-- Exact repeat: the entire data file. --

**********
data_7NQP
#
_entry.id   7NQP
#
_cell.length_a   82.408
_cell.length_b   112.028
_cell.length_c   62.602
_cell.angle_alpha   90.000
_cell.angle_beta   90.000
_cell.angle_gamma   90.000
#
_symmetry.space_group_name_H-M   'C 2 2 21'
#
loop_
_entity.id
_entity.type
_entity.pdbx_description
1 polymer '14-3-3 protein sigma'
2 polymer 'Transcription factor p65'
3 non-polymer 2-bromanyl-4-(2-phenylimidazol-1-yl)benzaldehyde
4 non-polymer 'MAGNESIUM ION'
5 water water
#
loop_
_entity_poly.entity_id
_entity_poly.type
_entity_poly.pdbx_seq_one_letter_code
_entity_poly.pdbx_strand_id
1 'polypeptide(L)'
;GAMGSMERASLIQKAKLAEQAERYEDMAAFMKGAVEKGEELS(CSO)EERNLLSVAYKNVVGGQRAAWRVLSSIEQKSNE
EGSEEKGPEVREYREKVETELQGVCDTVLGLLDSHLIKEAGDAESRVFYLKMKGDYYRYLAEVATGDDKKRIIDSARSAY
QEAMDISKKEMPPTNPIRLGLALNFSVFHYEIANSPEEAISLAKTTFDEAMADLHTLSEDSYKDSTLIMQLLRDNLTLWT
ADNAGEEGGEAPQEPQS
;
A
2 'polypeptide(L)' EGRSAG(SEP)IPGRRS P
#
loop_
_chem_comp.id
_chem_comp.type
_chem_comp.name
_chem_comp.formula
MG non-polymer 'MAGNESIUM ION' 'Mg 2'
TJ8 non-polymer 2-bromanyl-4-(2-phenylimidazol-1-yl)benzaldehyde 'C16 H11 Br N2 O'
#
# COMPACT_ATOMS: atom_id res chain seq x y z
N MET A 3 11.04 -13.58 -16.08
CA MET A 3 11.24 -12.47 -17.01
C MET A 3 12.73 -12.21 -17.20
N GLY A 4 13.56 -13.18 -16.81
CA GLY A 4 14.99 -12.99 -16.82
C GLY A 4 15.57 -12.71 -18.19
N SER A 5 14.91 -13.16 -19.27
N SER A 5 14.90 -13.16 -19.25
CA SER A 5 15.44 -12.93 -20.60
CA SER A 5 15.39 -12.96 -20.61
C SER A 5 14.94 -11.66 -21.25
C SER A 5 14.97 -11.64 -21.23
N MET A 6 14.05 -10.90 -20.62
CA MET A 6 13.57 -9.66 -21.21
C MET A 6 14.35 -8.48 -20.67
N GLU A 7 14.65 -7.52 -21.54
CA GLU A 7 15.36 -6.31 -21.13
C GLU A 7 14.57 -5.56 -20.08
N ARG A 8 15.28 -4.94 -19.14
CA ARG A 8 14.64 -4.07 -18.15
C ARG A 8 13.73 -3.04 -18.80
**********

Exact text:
data_7NQP
#
_entry.id   7NQP
#
_cell.length_a   82.408
_cell.length_b   112.028
_cell.length_c   62.602
_cell.angle_alpha   90.000
_cell.angle_beta   90.000
_cell.angle_gamma   90.000
#
_symmetry.space_group_name_H-M   'C 2 2 21'
#
loop_
_entity.id
_entity.type
_entity.pdbx_description
1 polymer '14-3-3 protein sigma'
2 polymer 'Transcription factor p65'
3 non-polymer 2-bromanyl-4-(2-phenylimidazol-1-yl)benzaldehyde
4 non-polymer 'MAGNESIUM ION'
5 water water
#
loop_
_entity_poly.entity_id
_entity_poly.type
_entity_poly.pdbx_seq_one_letter_code
_entity_poly.pdbx_strand_id
1 'polypeptide(L)'
;GAMGSMERASLIQKAKLAEQAERYEDMAAFMKGAVEKGEELS(CSO)EERNLLSVAYKNVVGGQRAAWRVLSSIEQKSNE
EGSEEKGPEVREYREKVETELQGVCDTVLGLLDSHLIKEAGDAESRVFYLKMKGDYYRYLAEVATGDDKKRIIDSARSAY
QEAMDISKKEMPPTNPIRLGLALNFSVFHYEIANSPEEAISLAKTTFDEAMADLHTLSEDSYKDSTLIMQLLRDNLTLWT
ADNAGEEGGEAPQEPQS
;
A
2 'polypeptide(L)' EGRSAG(SEP)IPGRRS P
#
loop_
_chem_comp.id
_chem_comp.type
_chem_comp.name
_chem_comp.formula
MG non-polymer 'MAGNESIUM ION' 'Mg 2'
TJ8 non-polymer 2-bromanyl-4-(2-phenylimidazol-1-yl)benzaldehyde 'C16 H11 Br N2 O'
#
# COMPACT_ATOMS: atom_id res chain seq x y z
N MET A 3 11.04 -13.58 -16.08
CA MET A 3 11.24 -12.47 -17.01
C MET A 3 12.73 -12.21 -17.20
N GLY A 4 13.56 -13.18 -16.81
CA GLY A 4 14.99 -12.99 -16.82
C GLY A 4 15.57 -12.71 -18.19
N SER A 5 14.91 -13.16 -19.27
N SER A 5 14.90 -13.16 -19.25
CA SER A 5 15.44 -12.93 -20.60
CA SER A 5 15.39 -12.96 -20.61
C SER A 5 14.94 -11.66 -21.25
C SER A 5 14.97 -11.64 -21.23
N MET A 6 14.05 -10.90 -20.62
CA MET A 6 13.57 -9.66 -21.21
C MET A 6 14.35 -8.48 -20.67
N GLU A 7 14.65 -7.52 -21.54
CA GLU A 7 15.36 -6.31 -21.13
C GLU A 7 14.57 -5.56 -20.08
N ARG A 8 15.28 -4.94 -19.14
CA ARG A 8 14.64 -4.07 -18.15
C ARG A 8 13.73 -3.04 -18.80